Hot Jupiters hug their parent-stars so closely that a “year” for them lasts only a few days. One of the most famous hot Jupiters, 51 Pegasi b, discovered in 1995, was the first exoplanet to be discovered circling a main-sequence (hydrogen-burning) star on the Hertzsprung-Russell Diagram of Stellar Evolution. 51 Pegasi b has an orbital period of about 4 days. This initial discovery of a hot Jupiter proved to be a surprise for planet-hunting astronomers who did not think that such close-in, giant, gas-laden worlds could really exist in nature. The mystery surrounding the formation of this very alien form of exoplanet has plagued the astronomical community for more than twenty years.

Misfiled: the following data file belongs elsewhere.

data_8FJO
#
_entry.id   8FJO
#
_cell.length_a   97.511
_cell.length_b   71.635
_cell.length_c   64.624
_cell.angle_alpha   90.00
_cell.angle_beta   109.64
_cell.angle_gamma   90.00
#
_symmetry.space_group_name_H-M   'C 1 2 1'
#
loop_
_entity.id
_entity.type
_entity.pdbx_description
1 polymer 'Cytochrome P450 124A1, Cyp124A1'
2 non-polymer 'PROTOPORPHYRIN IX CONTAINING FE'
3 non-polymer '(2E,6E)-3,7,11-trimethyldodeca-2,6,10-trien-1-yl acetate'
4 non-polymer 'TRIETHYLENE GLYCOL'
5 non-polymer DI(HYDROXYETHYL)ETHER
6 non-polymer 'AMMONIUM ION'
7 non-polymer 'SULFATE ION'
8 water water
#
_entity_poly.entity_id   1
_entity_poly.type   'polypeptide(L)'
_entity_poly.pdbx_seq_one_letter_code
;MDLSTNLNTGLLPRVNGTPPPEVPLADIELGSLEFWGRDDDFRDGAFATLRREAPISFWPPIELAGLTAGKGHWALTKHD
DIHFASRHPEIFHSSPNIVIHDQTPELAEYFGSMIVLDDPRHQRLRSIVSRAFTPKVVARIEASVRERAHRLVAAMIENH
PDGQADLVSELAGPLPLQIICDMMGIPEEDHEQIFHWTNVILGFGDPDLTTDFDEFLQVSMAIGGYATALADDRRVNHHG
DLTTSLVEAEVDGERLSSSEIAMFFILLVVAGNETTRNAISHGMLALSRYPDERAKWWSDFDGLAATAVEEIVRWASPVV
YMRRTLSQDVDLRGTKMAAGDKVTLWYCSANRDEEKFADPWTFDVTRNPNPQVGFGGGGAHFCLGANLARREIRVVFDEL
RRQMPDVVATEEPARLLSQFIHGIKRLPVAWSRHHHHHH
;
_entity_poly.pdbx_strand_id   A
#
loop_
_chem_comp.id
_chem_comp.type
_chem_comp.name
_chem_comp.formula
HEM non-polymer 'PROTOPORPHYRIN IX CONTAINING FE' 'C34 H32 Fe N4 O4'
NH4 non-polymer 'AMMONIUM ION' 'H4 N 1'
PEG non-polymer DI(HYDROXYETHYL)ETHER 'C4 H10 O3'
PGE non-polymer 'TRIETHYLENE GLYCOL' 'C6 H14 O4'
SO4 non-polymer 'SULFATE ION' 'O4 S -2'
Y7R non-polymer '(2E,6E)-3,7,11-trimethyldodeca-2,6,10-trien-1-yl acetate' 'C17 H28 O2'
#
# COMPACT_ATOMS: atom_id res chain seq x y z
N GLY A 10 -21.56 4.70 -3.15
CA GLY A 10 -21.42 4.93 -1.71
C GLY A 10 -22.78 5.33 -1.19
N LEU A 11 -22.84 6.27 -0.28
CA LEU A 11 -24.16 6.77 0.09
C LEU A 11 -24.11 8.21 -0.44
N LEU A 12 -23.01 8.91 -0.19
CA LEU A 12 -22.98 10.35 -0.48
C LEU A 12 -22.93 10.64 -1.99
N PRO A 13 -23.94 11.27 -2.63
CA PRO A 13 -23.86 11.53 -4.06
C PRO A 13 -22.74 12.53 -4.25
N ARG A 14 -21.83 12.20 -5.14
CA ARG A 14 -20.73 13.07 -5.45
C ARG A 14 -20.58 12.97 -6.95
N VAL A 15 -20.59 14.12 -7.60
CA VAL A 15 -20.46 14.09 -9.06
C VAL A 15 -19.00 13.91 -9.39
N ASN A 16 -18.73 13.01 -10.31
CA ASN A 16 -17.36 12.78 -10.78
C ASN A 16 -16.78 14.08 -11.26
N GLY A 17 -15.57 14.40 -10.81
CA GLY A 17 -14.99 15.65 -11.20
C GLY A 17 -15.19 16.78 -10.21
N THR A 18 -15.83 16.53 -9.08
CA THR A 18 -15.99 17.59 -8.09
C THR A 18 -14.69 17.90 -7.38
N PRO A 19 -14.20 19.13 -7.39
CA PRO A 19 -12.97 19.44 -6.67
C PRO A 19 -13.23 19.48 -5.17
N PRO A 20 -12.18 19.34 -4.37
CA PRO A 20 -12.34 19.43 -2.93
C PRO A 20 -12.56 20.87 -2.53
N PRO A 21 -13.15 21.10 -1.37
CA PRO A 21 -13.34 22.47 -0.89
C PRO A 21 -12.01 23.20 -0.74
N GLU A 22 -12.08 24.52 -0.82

Even though the discovery of literally thousands of exoplanets has now become “business as usual” for astronomers on the hunt for these remote worlds, this has not always been the case. Indeed, the search for planets belonging to the families of stars beyond our own Sun, historically proved to be extremely challenging–as well as frustrating. At last, back in 1992, the first batch of truly weird exoplanets to be validated were detected in orbit around a very small, dense, and rapidly spinning stellar corpse termed a pulsar. Dr. Alexander Wolszczan of Pennsylvania State University, after carefully observing radio emissions flowing out from a compact millisecond pulsar with the unexciting name of PSR B1257 +12, made the determination that it was being circled by several very exotic little worlds. A pulsar is only about 12 miles in diameter–and it is really the collapsed core of what was once a massive main-sequence star. This strange, dense, and tiny stellar “oddball” is all that is left of a star that has finished burning its necessary supply of hydrogen fuel, and has “died” in the horrific, brilliant, and explosive tantrum of a supernova blast.